In November of 1917, a group of women booksellers gathered at Sherwood’s Bookstore in New York City to form an organization of women active in all aspects of the book world. Having been shut out of the all-male American
Booksellers Association and the Booksellers’ League, the women connected, educated, and advocated for themselves, and the Women’s National Book Association was born. I’ve been a member of both the Washington, D.C. and Boston chapters.
One of the signature programs of our Centennial is the awarding of the WNBA
Second Century Prize, a $5,000 grant to an organization that supports the power of reading, past, present, and into the future. The one-time cash award will be given to the Little Free Library, a nonprofit organization that promotes reading for all ages, but especially children, by building free book exchanges.
Under the guidance of Second Century Prize co-chairs Mary Grey James and Susan Larson, nominations for the prize came from WNBA chapters throughout the country. A committee chose Little Free Library (LFL) based on its
grassroots organization, which has impacted thousands of readers of all ages and backgrounds. LFL embodies the goals of the Women’s National Book Association by promoting literacy and the love of reading.
Little Free Library was founded in Hudson, Wisconsin, by Todd Bol to honor his mother, a school teacher. In just eight years the organization has become an international movement of mini-libraries sharing the message of “give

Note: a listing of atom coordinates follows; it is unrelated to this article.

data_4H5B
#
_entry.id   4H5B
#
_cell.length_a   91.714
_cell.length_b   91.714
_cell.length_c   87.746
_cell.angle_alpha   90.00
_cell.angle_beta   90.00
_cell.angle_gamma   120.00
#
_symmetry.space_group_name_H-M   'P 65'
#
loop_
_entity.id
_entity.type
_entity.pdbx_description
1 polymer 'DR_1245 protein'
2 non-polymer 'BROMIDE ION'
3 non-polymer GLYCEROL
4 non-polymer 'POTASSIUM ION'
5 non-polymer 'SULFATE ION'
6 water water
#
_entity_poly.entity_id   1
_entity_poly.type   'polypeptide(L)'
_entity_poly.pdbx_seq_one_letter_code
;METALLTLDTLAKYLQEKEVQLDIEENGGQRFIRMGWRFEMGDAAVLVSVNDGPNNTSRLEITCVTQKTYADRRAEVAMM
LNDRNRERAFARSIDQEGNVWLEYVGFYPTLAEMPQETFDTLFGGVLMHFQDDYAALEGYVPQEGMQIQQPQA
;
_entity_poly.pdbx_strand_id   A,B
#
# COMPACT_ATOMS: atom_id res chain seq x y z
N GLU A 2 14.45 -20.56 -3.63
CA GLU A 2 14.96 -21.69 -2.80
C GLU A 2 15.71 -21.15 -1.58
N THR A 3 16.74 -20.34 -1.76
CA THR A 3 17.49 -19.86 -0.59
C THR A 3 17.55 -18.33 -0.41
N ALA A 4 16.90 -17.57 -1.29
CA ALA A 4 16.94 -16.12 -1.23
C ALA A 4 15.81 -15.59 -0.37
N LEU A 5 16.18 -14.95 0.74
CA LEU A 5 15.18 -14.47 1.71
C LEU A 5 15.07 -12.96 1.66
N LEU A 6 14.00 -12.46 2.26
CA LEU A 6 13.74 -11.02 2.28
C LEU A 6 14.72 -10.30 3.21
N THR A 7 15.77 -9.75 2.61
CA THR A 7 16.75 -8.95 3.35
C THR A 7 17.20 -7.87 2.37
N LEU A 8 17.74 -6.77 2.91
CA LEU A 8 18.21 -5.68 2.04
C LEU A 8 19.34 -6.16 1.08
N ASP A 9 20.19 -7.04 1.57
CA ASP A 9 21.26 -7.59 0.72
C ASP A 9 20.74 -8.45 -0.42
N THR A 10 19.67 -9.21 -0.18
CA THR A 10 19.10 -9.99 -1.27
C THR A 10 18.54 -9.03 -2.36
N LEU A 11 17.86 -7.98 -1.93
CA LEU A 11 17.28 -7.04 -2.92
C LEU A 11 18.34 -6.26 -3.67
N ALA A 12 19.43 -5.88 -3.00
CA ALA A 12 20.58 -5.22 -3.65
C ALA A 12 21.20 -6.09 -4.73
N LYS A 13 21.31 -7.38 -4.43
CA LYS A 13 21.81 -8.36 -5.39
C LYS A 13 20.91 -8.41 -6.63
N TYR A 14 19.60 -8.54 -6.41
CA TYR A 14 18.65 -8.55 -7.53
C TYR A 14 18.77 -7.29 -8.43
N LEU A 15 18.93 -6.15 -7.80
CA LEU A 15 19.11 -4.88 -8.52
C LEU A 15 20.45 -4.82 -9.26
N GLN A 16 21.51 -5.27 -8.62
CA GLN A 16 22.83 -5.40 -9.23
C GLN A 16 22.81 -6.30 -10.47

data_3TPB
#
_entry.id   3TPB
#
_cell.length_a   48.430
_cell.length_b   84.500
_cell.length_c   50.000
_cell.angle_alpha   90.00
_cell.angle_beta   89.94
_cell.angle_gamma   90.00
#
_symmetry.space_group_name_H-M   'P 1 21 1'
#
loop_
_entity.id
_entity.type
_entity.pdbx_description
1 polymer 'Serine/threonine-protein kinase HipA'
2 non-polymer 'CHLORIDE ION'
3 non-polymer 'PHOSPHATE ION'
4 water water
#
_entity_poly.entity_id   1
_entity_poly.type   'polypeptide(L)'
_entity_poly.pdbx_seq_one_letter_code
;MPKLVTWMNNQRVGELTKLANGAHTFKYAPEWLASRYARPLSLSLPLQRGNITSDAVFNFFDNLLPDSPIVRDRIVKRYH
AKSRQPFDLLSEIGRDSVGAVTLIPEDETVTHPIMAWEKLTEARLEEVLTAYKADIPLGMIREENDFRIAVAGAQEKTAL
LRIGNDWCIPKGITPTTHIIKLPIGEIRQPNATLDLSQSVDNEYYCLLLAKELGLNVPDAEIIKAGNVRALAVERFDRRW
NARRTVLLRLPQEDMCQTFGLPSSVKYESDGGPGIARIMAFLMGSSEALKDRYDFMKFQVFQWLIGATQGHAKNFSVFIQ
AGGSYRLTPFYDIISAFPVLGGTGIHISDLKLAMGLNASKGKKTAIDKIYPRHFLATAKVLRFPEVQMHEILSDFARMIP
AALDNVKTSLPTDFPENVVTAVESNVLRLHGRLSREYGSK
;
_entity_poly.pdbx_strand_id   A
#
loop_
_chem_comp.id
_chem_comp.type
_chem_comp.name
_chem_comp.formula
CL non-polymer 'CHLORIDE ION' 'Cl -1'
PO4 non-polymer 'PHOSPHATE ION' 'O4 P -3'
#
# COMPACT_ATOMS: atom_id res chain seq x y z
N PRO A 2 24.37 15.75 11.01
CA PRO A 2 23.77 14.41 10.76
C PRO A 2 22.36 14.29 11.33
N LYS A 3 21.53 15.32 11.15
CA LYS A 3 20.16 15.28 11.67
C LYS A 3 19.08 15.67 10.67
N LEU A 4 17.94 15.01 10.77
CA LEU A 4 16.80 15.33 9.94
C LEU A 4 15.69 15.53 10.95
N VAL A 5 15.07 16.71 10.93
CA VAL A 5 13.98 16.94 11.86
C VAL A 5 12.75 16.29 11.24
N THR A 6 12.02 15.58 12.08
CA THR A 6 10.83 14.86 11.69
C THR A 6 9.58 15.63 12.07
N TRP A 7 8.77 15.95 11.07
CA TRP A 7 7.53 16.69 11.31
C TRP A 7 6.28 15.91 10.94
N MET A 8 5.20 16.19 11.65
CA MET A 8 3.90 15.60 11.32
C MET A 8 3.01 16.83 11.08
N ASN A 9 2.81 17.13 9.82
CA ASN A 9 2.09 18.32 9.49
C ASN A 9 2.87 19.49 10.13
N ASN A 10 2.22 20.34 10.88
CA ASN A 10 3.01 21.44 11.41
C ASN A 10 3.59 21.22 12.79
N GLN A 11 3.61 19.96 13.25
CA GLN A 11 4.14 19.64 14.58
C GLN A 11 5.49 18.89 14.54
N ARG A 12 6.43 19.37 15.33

one, take one.” LFL has over 50,000 libraries in 70+ countries with millions of books exchanged annually.
No longer known only for its charming small libraries placed in front yards and public spaces, it continuously develops new initiatives. The WNBA particularly applauds the LFL’s new Kids, Community, and Cops program,
which helps police departments set up book exchanges in their precincts —a commitment that resonates with the WNBA’s own National Reading Group Month program.
“This means so much,” said Todd Bol, creator and executive director of Little Free Library. “Little Free Library is about 90 percent women, so it really is a women’s movement, supporting friends and family and community.”
About the WNBA The WNBA is a 501c(3) organization that aims to connect, educate, advocate, and lead in the book world and broader literary community. We do this through networking and professional development, as well as public
programs including the WNBA Pannell Award, which promotes bookstores that excel in connecting kids with books; the WNBA Award, which honors visionary bookwomen, from Eleanor Roosevelt and Doris Kearns Goodwin to Ann Patchett and Amy King; and National Reading Group Month, which celebrates the joy of shared reading.